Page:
UK news Northern Ireland schools Q&A: Everything you need to know about pupils returning to the classroom last news
MetiNews.Com - Belfast Telegraph Education Correspondent Mark Bain answers questions on when and why pupils will be returning to the classroom.
Breaking News ! "Belfast Telegraph Education Correspondent Mark Bain answers questions on when and why pupils will be returning to the classroom. As things stand, pupils in P1 to P3 will be returning to school on March 8. Pupils in exam years 12 to 14 will return on March 22 for one week before Easter, with P1 to P3 reverting to home schooling. Other pupils will not return until after the Easter holidays at the earliest.Health advice was to allow a single cohort back at one time to measure the effects of the return to school on the rate of infections (R number). They need three weeks to collect data. The Executive felt it was important to get A-level, GCSE and AS-level pupils back early too to allow teacher assessments to begin for exam grading purposes.First Arlene Foster and the Education Minister Peter Weir are keen to get pupils back as soon as possible and, after the announcement that all schools in England will return on March 8, along with evidence from Scotland, they now feel the original schedule should be looked at, with a view to bring the start time for all pupils forward in the calendar.Peter Weir has always felt it was important to allow children to resume school life as soon as safely possible, for education purposes and for mental health benefits. He had argued, before the announcement in England on Monday, that he would like to see March 8 set as the date for all schools to return. The Executive could not agree so a compromise of a gradual reopening resulted. Now Mrs Foster has joined the row saying she would like to see the schedule revisited. But the timing of her intervention makes it look like Northern Ireland is again following the lead of England rather than the advice of health advisers. England’s chief medical officer Prof Chris Whitty pointed to the damage being done to students the longer they are not in class, and that data showed there was a “minimal risk” to children of contracting the virus.NASUWT: “Ditching this plan simply to match the position in England would be a mistake.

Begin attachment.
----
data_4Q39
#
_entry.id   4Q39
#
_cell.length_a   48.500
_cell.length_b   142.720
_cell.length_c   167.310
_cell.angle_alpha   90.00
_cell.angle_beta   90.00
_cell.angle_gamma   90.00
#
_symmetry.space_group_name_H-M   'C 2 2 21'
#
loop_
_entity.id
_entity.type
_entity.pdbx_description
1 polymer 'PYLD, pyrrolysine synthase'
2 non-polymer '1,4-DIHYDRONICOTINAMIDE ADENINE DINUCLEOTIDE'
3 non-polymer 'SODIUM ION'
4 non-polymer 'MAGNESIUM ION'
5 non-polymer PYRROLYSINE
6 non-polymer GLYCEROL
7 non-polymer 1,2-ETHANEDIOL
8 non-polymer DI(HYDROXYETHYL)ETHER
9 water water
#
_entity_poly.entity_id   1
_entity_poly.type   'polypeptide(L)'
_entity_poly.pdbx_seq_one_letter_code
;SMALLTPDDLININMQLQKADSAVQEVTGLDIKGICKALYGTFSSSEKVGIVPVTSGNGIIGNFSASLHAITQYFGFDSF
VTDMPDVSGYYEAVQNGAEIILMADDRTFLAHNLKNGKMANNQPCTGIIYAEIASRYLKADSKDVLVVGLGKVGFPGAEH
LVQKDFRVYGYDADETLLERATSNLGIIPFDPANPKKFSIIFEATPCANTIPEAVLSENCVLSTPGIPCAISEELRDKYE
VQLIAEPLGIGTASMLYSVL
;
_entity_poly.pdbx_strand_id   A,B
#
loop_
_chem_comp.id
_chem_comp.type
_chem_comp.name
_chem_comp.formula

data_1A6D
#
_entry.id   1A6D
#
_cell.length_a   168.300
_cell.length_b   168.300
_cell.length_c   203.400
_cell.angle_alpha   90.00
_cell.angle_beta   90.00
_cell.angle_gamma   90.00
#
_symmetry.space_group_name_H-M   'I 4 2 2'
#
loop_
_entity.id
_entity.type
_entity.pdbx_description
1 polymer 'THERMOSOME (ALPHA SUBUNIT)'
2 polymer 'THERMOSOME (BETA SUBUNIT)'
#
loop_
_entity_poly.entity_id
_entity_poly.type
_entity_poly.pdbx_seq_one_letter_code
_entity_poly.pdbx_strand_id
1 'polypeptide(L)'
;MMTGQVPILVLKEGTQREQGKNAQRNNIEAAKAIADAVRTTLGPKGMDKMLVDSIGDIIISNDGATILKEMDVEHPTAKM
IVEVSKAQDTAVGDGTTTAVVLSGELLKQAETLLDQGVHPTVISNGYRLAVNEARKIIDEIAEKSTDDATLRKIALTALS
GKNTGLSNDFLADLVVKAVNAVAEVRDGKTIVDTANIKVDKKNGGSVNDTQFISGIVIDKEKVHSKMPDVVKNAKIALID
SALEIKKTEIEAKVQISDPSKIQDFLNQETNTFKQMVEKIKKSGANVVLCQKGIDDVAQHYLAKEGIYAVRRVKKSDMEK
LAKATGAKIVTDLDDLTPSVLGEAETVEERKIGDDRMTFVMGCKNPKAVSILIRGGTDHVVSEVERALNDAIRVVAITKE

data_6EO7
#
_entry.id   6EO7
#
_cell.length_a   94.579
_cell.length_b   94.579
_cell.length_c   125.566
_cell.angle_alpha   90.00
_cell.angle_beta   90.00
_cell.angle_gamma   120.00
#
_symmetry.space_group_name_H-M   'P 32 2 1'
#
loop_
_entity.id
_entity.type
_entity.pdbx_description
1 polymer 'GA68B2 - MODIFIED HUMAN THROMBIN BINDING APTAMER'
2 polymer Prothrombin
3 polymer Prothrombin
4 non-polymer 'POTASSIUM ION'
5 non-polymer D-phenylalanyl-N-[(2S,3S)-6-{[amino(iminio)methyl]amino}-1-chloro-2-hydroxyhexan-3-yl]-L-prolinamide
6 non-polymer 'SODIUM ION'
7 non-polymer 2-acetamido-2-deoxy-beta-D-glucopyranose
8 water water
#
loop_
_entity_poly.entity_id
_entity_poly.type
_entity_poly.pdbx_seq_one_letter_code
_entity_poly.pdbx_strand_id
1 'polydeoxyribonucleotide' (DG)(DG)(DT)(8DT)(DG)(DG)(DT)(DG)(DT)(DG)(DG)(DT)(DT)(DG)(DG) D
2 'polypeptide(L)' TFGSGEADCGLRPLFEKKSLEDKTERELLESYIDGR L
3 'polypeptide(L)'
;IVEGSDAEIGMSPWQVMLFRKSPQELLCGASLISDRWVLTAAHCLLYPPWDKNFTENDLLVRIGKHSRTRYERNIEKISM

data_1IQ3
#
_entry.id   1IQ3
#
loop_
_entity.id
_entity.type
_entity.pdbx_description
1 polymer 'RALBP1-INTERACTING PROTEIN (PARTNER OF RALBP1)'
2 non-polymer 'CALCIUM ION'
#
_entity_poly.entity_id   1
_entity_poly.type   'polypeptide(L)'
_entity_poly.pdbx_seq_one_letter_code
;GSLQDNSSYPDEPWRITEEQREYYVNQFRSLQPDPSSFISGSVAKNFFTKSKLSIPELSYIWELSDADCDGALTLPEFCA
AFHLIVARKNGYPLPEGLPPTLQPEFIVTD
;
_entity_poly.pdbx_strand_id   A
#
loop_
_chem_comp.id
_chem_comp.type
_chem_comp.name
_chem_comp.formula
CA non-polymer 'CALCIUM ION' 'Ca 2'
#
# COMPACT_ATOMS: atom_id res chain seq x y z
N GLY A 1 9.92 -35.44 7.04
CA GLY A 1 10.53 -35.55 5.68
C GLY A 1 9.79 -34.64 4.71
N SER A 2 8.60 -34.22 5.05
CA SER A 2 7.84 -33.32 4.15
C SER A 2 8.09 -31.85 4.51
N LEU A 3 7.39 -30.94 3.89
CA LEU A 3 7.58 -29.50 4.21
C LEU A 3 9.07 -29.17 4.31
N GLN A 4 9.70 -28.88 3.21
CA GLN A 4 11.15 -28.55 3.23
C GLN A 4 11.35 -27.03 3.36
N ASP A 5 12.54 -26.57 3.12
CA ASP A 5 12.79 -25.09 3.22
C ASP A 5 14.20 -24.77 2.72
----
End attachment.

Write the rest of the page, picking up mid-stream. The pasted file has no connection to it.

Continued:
.”INTO: “A carefully managed phased reopening of schools will greatly assist in ensuring our schools are as safe.”Hardly surprisingly, party divisions were quick to appear.The initial plan was not roundly welcomed with TUV leader Jim Allister called it a “hokey cokey” approach, a view shared by some in the DUP.Deputy First Minister Michelle O’Neill dismissed Arlene Foster’s call for revisiting the schedule and said the phased reopening was the “responsible approach”. Sinn Fein’s chair of the Stormont health committee, Colm Gildernew, argued that the Executive should be doing what “suits the situation” in Northern Ireland, as opposed to moving in lockstep with Great Britain. SDLP Education spokesperson Daniel McCrossan added the decision by the Executive to phase school reopening “was led by medical and scientific evidence, and any change to that strategy must be similarly led. The First Minister should resist adding more uncertainty for people here by dancing to the tune of Boris Johnson.”Well, yes. Divisions over how to handle education are not new, particularly between Stormont’s two big parties. They have clashed over the transfer tests, academic selection and, again, any potential return to school.It all adds to frustration and anger from unions, parents, teachers and the pupils themselves, but with a five-party Executive, no decision has been straightforward in how to tackle the Covid pandemic.The Department of Health has not commented on the latest split over education, or whether they will look to speed things up as suggested by Mrs Foster.Teaching unions are not happy that even more confusion has been added to the situation just when it looked like a clear path had been agreed. The Executive is due to carry out a lockdown review, which should be announced next Monday, with schools now central to the argument again."
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